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Thursday, August 6, 2015

Do (non-American) Men Overestimate Women’s Sexual Intentions?

Carin Perilloux1 & José Antonio Muñoz-Reyes2 & Enrique Turiegano3 & Robert Kurzban4 & Miguel Pita
Prior research has suggested that men overestimate women’s sexual intentions. However, the bulk of the data supporting this view comes from participants from the USA. Here, we report three attempts to replicate this effect in samples from Chile, Spain, and France. While there was some evidence of overestimation of sexual intent by men on the aggregate measure, removing a single item decreases or even eliminates the sex difference in some of the cultures studied, suggesting that the aggregate effect is driven by a small number of particular behaviors. Furthermore, women from the USA appear to rate sexual intent differently from men and women in the other countries, whose ratings are relatively more homogeneous. While more work is needed, these results raise the possibility that the sex differences in sexual intent perception documented in the USA might not be cross-culturally universal.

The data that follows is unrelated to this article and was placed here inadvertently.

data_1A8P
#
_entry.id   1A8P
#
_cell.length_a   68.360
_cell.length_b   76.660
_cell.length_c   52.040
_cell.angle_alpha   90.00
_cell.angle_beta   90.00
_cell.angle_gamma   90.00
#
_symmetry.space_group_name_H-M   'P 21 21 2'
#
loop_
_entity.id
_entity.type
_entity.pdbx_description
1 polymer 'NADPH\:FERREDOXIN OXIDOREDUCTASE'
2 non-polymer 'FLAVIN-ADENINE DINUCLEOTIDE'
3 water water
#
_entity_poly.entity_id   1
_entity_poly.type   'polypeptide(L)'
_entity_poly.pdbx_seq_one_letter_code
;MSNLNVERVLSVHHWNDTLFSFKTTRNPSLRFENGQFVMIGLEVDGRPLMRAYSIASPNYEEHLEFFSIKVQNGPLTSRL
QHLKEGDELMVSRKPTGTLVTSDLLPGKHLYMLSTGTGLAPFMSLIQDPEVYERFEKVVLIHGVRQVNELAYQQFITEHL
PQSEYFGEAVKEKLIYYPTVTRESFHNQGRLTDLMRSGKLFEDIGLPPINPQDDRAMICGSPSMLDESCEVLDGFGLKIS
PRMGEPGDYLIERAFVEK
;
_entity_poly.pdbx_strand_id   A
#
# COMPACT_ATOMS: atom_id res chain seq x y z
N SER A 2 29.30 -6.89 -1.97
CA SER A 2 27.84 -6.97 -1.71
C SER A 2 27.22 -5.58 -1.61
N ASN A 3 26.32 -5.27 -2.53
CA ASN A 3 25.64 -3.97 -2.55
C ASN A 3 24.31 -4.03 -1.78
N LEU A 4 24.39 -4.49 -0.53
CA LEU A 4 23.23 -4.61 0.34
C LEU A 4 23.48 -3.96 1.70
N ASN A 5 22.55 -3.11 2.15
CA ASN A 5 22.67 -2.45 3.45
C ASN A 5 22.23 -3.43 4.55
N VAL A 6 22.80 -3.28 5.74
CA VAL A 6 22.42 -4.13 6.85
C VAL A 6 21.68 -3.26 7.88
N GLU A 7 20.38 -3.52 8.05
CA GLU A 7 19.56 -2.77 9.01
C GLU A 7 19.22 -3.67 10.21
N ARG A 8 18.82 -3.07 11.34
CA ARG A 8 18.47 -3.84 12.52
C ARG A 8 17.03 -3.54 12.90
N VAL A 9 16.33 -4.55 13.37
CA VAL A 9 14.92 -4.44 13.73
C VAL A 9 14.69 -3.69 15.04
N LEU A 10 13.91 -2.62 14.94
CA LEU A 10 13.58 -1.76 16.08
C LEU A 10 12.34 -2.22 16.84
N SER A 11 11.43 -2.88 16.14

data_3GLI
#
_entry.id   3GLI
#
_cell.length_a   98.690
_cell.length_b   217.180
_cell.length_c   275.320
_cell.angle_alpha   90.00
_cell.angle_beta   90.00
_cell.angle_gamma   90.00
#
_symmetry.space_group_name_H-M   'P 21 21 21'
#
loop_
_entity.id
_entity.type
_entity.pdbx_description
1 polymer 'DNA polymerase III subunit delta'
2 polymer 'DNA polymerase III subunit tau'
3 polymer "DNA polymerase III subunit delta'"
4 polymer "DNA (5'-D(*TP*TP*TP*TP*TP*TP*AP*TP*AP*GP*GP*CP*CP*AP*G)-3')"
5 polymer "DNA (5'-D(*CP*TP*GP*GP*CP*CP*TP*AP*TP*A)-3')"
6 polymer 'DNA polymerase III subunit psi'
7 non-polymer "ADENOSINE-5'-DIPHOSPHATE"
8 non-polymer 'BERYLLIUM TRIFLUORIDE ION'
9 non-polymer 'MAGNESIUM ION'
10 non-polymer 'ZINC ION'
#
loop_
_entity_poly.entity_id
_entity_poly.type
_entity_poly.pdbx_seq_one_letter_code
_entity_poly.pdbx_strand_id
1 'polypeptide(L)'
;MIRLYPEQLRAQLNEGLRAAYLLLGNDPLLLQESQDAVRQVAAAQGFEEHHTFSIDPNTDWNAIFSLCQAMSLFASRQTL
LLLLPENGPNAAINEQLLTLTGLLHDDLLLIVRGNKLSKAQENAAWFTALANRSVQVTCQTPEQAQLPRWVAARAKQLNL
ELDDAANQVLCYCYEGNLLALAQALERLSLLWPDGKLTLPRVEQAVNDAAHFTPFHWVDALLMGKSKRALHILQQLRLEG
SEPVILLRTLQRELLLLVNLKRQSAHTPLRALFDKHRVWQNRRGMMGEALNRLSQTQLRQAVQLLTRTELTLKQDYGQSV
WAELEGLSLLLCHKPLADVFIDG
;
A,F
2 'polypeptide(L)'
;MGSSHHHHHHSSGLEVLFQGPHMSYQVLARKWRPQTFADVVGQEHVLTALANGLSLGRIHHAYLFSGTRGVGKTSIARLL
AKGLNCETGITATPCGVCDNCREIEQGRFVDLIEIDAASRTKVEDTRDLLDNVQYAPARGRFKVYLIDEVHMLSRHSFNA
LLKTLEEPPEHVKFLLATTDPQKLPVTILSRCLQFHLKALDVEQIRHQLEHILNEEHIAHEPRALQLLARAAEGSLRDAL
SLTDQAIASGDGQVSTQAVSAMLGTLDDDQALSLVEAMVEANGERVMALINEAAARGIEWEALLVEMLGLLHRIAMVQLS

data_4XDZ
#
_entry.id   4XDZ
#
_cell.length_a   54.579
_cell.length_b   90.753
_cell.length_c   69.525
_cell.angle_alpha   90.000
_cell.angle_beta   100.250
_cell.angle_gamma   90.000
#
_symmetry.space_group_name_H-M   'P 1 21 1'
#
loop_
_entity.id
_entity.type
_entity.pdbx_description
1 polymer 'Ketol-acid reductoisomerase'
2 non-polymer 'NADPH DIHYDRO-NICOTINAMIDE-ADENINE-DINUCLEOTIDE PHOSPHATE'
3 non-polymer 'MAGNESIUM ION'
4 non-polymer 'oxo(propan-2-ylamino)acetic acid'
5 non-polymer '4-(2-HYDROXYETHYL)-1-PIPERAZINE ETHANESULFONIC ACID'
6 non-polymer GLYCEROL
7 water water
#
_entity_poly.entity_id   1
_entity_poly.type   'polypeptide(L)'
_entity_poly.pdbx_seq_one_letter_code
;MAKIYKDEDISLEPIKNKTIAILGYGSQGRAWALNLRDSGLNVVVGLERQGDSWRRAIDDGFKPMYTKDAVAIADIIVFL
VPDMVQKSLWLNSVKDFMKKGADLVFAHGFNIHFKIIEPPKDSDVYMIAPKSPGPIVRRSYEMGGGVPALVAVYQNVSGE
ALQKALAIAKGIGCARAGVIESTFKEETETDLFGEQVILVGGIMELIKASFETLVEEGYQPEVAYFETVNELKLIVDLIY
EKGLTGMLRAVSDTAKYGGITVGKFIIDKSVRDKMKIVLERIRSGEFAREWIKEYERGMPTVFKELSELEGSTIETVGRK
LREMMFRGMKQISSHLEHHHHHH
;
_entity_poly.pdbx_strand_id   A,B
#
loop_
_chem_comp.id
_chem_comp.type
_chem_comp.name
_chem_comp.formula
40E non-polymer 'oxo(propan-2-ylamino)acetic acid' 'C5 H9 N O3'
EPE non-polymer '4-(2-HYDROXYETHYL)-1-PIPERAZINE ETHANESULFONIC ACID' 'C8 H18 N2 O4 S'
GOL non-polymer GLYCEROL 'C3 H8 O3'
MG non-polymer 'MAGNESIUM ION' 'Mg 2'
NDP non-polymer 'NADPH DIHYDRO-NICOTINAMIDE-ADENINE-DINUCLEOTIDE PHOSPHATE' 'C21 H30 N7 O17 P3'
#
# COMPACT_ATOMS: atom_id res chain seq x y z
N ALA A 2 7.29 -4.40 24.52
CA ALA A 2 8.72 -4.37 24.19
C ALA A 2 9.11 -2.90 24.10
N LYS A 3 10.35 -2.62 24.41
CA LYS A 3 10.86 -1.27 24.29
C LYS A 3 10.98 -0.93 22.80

We attempted to replicate the finding that male participants infer greater sexual intent on the part of a hypothetical woman than female participants. The ratings collected in Spain, Chile, and France exhibited a similar, but smaller, sex difference compared to ratings from the USA. The explanation for the sex difference could be due to men overestimating women’s sexual intentions, women understating their own sexual intentions, or a combination of these two (Perilloux and Kurzban 2015), a point to which we return, below. As to the source of the cultural variation, while we cannot speak definitively to its source, we can offer some proposals based on considerations of the details of the patterns of data for each country. Among the French, the overall effect is driven by a single item, Bought Jewelry. This item, in contrast to items such as Held Hands, Compliment, or Kiss, specifies a behavior that is extremely rare, and even counter-normative, among newly dating French couples, according to our colleagues who have lived in France. In real French life, then, it is unlikely that misperception as a result of a woman buying a man jewelry occurs. Indeed, the fact that it is so rare might explain the difference in views by male and female participants; having little or no experience of it, they disagree about its meaning. Whatever the source of the disagreement, the observation that misperception is restricted to behavior that, in the first instance, rarely if ever occurs, leads to the inference that there is little difference in what men infer and what women intend for the behaviors that people in French society actually engage in. We take it, then, that we have gathered no evidence that French men over-perceive the sexual intent of French women in their real lives. Among the participants in the Spanish-speaking countries, Spain and Chile, the pattern we observe across the scale items falls somewhere between the USA sample and the French sample. As with the French sample, there is a substantial sex difference for the Bought Jewelry item. And, in parallel with France, our colleagues in these two countries echo the observation that women do not buy men jewelry early in the dating process, a view bolstered by some recent research in Chile that revealed that women are generally uninterested in displaying wealth to potential mates (Fernández et al. 2015); we therefore draw a similar conclusion. Still, among these samples, this item was not the only significant sex difference, and Bought Dinner, for instance, similarly shows a difference. It could be, then, that the sex difference found in the USA exists in these two countries, albeit in different, indeed, muted, form. We tentatively suggest that sexual misperception might be a less frequent occurrence in these countries than in the USA. Further, recall that in the analysis of all eight groups (two sexes, four countries), we found that women from the USA stand out. To us, this points to the possibility—but of course does not show—that women from the USA are somehow different in how they respond to these items (though they were not significantly different from Chilean women). Still, the differences in the patterns observed across the items on the scale (Fig. 2) raise this possibility and suggests a direction for future research. If it does turn out that women from the USA are different in this respect from women elsewhere, conclusions from samples from the USA must be treated with special caution. For this reason, future studies could attempt to sample even more diverse cultures. Indeed, Bendixen (2014) recently replicated Haselton’s (2003) study of memory for naturally occurring instances of apparent sexual interest misperception. Still, more samples would be useful in this regard. Furthermore, we understand the original error management framework to imply that the effect should be general, in that men should tend to over-infer sexual interest from a large range of women’s social and romantic behaviors. The present results suggest the possibility that misperception is a specific, rather than general, phenomenon, limited to a narrow band of behaviors rather than a wide swath of them. This, coupled with the finding for Bought Jewelry, suggests that this moment might constitute a good opportunity to consider updating the scale items with culturally normative behaviors. Additionally, many years have passed since the scale’s initial construction during which dating and mating norms have changed, in some cases, dramatically. We look forward to scale development that reflects changes in norms and technologies. Finally, there is the question of accuracy which applies to all studies of sexual interest ratings. The phenomenon of perceived sexual interest is particularly difficult to study because the truth of the matter—the probability of sex conditional on particular behaviors—remains unknown, and therefore, studies have only assessed differences in reports rather than the actual accuracy of participants’ perceptions. Future studies could be designed to assess accuracy—these studies would be difficult to conduct, but have the potential to shed a lot of light on an area that has overwhelmingly relied upon (women’s) self-report as reality